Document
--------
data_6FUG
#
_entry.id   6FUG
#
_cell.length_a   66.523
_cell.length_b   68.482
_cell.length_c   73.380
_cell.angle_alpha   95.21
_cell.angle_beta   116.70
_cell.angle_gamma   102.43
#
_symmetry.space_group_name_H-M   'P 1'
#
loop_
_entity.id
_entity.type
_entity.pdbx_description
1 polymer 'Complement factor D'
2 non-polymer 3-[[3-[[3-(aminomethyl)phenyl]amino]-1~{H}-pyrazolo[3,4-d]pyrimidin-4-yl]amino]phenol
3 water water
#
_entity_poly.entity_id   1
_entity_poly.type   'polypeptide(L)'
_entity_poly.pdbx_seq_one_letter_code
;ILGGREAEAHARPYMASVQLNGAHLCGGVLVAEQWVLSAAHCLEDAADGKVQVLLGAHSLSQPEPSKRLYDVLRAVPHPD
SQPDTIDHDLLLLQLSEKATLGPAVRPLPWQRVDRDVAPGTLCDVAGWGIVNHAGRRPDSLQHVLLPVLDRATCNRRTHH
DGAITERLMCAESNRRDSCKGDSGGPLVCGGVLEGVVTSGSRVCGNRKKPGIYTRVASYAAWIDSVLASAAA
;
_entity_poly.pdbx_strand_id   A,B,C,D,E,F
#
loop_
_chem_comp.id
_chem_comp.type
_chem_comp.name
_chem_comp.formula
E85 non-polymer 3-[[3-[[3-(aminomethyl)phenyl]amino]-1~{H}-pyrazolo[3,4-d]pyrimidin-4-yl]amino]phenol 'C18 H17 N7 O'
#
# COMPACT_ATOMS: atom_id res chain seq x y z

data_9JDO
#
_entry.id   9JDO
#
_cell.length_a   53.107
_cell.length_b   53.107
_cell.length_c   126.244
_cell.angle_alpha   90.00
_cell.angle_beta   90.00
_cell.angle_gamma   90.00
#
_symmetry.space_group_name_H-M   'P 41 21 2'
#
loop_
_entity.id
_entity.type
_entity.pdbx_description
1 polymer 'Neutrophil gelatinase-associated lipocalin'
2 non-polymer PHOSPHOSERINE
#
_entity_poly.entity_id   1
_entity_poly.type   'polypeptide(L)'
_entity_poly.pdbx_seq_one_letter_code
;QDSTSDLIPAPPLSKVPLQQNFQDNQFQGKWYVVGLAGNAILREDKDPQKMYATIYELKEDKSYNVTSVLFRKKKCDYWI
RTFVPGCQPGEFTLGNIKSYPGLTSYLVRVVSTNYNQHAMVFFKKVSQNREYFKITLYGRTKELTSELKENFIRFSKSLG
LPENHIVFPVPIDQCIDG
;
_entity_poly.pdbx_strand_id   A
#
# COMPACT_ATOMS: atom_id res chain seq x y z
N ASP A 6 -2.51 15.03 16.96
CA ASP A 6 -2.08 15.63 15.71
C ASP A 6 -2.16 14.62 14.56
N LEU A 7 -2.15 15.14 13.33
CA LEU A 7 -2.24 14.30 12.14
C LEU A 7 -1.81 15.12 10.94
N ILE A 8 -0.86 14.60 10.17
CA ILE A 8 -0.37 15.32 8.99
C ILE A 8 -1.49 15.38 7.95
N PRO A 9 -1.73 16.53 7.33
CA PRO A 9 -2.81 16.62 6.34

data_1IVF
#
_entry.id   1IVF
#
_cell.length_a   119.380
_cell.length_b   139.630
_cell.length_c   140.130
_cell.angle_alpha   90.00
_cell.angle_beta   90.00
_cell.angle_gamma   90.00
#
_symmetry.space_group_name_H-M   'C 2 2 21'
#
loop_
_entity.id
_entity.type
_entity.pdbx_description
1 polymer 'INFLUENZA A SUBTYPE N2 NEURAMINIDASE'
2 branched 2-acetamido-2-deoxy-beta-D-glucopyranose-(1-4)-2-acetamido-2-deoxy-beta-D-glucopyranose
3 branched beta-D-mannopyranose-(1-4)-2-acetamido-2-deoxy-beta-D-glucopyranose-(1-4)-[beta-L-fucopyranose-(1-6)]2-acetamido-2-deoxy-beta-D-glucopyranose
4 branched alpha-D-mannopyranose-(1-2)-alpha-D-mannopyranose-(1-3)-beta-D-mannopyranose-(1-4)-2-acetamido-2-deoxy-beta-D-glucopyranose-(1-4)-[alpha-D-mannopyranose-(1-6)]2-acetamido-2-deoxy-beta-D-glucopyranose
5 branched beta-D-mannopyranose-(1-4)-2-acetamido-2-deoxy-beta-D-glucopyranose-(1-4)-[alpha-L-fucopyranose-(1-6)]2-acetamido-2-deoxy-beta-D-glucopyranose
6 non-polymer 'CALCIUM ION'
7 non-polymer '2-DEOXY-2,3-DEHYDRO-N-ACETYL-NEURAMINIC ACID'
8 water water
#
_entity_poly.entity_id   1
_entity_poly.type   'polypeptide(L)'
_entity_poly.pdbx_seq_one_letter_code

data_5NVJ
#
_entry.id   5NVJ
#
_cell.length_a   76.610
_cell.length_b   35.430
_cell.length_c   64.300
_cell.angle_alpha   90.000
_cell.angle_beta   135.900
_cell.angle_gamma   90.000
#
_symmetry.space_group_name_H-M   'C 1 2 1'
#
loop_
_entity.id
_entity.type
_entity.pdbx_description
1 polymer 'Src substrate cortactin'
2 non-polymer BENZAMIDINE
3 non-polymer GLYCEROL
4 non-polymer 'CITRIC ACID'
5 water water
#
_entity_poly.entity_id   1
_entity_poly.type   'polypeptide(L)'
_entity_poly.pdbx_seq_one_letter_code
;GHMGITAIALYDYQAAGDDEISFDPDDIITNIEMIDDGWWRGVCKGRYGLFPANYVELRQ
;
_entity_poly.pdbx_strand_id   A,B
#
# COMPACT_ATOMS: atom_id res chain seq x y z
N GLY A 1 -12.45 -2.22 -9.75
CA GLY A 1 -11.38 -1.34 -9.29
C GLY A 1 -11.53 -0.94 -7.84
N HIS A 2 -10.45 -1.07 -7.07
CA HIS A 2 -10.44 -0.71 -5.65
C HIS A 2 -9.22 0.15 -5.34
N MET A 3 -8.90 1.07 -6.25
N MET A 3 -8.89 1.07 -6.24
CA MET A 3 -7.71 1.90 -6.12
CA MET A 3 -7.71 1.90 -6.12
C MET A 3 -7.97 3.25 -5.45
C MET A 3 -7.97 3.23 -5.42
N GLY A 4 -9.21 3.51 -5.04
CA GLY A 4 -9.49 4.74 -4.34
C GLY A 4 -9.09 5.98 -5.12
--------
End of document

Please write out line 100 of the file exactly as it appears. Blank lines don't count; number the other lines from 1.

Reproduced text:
4 branched alpha-D-mannopyranose-(1-2)-alpha-D-mannopyranose-(1-3)-beta-D-mannopyranose-(1-4)-2-acetamido-2-deoxy-beta-D-glucopyranose-(1-4)-[alpha-D-mannopyranose-(1-6)]2-acetamido-2-deoxy-beta-D-glucopyranose